But Dr Kenneth Calman, the Chief Medical Officer, last night sought to allay fears that the country was in the grip of an epidemic of 'flesh eating' bacteria. He said: 'Everything that can be done is being done to investigate the so-called killer bug infection.' There was no evidence of any increase in the normal incidence of Group A beta-haemolytic streptococcal infections, he said, and 'no firm evidence' that all cases reported in the media were necrotising fasciitis, the gangrene-like illness which causes skin, fat and muscle to liquefy and die.
A crisis team set up by the Government's Public Health Laboratory Service is collating information on all confirmed and suspected cases of severe Group A streptococcal disease, including blood poisoning, and cases of necrotising fasciitis.
Health departments in several European countries, New Zealand and Canada, were last night checking their reports of serious streptococcal A infections as concern has spread from the Gloucester 'cluster' of cases first reported in the Independent earlier this month.
A review by WHO of 166 reports of streptococcal A infections and necrotising fasciitis made between 1989 and 1993 appears to support the view of some scientists that the bacterium is becoming more virulent. A spokesman for WHO said: 'Most of the more recent ones (reports) are recording an increase (in cases and deaths).' Precise figures were not available but death rates range from single figures to 48 per cent. A genetic change may be responsible for the increased virulence, or a viral infection of the bacterium.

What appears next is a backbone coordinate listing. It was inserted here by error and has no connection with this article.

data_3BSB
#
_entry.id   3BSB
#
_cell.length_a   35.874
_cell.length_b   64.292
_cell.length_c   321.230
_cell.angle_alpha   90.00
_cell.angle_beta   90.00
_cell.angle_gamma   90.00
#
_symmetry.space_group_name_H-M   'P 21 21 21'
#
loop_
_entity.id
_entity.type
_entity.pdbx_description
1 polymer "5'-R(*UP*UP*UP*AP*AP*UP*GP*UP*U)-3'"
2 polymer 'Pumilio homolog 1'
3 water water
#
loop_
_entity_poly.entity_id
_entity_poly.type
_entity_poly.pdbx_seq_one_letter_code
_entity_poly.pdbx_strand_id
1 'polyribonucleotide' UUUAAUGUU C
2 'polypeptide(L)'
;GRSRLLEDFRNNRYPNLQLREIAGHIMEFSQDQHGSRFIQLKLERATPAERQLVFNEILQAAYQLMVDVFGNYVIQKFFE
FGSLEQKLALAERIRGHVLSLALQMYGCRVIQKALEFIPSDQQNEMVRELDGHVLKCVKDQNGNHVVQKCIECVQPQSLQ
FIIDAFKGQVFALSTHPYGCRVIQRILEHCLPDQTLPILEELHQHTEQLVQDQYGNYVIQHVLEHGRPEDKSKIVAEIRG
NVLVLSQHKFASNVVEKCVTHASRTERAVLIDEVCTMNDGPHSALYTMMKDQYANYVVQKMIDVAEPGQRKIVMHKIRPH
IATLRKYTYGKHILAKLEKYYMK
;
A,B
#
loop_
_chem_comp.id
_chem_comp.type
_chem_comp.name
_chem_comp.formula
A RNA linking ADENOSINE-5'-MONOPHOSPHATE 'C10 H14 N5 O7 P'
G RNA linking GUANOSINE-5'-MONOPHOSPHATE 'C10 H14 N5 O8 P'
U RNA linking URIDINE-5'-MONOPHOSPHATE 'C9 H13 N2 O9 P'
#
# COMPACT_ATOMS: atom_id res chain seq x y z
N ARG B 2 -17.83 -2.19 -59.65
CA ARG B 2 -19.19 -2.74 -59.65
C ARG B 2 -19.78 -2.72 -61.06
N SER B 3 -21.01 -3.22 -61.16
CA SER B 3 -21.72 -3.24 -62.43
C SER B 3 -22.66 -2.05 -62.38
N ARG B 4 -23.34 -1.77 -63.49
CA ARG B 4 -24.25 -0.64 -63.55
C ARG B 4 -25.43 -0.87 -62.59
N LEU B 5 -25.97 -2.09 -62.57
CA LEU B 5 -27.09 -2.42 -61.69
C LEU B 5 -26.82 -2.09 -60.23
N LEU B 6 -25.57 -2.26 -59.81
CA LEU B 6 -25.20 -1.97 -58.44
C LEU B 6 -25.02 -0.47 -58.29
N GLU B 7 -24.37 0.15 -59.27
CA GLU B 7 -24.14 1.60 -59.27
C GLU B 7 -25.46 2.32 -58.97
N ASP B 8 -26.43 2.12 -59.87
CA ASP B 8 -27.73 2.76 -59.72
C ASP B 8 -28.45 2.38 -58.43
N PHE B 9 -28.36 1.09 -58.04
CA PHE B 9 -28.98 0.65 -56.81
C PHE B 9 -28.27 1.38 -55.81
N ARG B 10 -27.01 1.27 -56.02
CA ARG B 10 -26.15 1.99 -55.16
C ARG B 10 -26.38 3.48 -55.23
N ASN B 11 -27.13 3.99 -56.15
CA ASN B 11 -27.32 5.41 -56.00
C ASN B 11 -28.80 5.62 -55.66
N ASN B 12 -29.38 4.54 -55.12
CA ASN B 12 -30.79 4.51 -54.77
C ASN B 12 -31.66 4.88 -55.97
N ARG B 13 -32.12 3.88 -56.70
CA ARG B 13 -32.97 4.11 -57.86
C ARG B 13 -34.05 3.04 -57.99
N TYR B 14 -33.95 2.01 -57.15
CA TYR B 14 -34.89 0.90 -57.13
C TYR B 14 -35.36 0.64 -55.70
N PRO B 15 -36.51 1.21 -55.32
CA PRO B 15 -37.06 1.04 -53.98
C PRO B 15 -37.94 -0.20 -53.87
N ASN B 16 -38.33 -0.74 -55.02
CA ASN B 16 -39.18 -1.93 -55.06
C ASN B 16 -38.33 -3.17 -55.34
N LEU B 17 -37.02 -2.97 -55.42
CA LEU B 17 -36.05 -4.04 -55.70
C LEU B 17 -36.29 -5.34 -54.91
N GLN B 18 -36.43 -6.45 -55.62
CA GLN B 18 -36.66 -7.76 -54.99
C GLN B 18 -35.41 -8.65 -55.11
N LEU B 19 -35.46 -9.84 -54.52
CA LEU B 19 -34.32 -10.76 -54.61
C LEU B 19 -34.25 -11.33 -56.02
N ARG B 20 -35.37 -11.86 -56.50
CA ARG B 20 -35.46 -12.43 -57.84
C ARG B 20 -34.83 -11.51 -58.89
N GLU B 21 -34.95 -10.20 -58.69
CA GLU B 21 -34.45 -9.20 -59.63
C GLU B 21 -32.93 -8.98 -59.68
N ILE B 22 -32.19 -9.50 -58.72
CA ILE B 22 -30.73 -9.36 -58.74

The latest British victims include a man aged 43 who died in Cardiff Royal Infirmary on 1 May and Margaret Buxton, 59, who died in Bognor Regis, West Sussex, last month. James Anderson, 57, from Andover, died in the Royal Hampshire County Hospital in March, and a woman in her 60s died in the same hospital last month. Two cases yet to be confirmed are Pamela Cunningham, 25, of Bathgate, West Lothian, who died in February, and an elderly patient who died in Devon last month.
Meanwhile the seventh member of the Gloucester cluster - six definite cases and one suspected - was 'critical but stable' in an isolation ward at Gloucester Royal Infirmary last night.
About a fifth of all cases of necrotising fasciitis are caused by Group A streptococci, and a mixture of different bacteria is responsible for the rest. An average of 10 or fewer cases of necrotising fasciitis linked to streptococcal A are expected each year.
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